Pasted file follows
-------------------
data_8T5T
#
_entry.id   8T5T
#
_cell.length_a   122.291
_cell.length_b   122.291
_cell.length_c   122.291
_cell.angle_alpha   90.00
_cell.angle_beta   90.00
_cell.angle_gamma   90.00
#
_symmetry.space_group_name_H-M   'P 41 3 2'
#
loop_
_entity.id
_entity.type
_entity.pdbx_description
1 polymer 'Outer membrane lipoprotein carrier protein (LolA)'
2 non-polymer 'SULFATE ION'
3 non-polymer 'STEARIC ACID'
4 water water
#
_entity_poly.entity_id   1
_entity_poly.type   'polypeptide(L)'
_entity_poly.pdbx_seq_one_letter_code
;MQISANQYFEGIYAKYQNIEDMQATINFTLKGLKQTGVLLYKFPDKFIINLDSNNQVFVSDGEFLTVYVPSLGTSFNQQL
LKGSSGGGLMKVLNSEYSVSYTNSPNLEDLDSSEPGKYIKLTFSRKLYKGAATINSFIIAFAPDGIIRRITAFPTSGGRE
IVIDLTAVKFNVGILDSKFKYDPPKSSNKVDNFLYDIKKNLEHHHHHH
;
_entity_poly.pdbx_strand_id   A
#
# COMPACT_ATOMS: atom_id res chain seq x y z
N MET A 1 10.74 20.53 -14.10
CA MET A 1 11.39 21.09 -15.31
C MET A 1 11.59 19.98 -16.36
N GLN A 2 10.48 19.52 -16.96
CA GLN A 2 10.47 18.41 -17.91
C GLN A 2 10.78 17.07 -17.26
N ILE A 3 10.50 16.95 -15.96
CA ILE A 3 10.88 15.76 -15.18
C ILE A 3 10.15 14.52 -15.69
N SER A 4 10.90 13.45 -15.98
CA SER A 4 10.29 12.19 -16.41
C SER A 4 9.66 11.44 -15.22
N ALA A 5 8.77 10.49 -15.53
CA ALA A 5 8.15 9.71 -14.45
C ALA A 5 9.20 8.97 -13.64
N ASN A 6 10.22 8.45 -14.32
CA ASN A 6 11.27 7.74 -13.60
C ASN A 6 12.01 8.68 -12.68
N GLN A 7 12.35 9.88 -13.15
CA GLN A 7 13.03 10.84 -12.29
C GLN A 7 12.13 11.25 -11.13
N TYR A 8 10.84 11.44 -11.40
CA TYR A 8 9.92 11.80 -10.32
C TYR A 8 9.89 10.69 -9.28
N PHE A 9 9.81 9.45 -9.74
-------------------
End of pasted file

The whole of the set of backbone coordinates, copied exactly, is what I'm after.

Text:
data_8T5T
#
_entry.id   8T5T
#
_cell.length_a   122.291
_cell.length_b   122.291
_cell.length_c   122.291
_cell.angle_alpha   90.00
_cell.angle_beta   90.00
_cell.angle_gamma   90.00
#
_symmetry.space_group_name_H-M   'P 41 3 2'
#
loop_
_entity.id
_entity.type
_entity.pdbx_description
1 polymer 'Outer membrane lipoprotein carrier protein (LolA)'
2 non-polymer 'SULFATE ION'
3 non-polymer 'STEARIC ACID'
4 water water
#
_entity_poly.entity_id   1
_entity_poly.type   'polypeptide(L)'
_entity_poly.pdbx_seq_one_letter_code
;MQISANQYFEGIYAKYQNIEDMQATINFTLKGLKQTGVLLYKFPDKFIINLDSNNQVFVSDGEFLTVYVPSLGTSFNQQL
LKGSSGGGLMKVLNSEYSVSYTNSPNLEDLDSSEPGKYIKLTFSRKLYKGAATINSFIIAFAPDGIIRRITAFPTSGGRE
IVIDLTAVKFNVGILDSKFKYDPPKSSNKVDNFLYDIKKNLEHHHHHH
;
_entity_poly.pdbx_strand_id   A
#
# COMPACT_ATOMS: atom_id res chain seq x y z
N MET A 1 10.74 20.53 -14.10
CA MET A 1 11.39 21.09 -15.31
C MET A 1 11.59 19.98 -16.36
N GLN A 2 10.48 19.52 -16.96
CA GLN A 2 10.47 18.41 -17.91
C GLN A 2 10.78 17.07 -17.26
N ILE A 3 10.50 16.95 -15.96
CA ILE A 3 10.88 15.76 -15.18
C ILE A 3 10.15 14.52 -15.69
N SER A 4 10.90 13.45 -15.98
CA SER A 4 10.29 12.19 -16.41
C SER A 4 9.66 11.44 -15.22
N ALA A 5 8.77 10.49 -15.53
CA ALA A 5 8.15 9.71 -14.45
C ALA A 5 9.20 8.97 -13.64
N ASN A 6 10.22 8.45 -14.32
CA ASN A 6 11.27 7.74 -13.60
C ASN A 6 12.01 8.68 -12.68
N GLN A 7 12.35 9.88 -13.15
CA GLN A 7 13.03 10.84 -12.29
C GLN A 7 12.13 11.25 -11.13
N TYR A 8 10.84 11.44 -11.40
CA TYR A 8 9.92 11.80 -10.32
C TYR A 8 9.89 10.69 -9.28
N PHE A 9 9.81 9.45 -9.74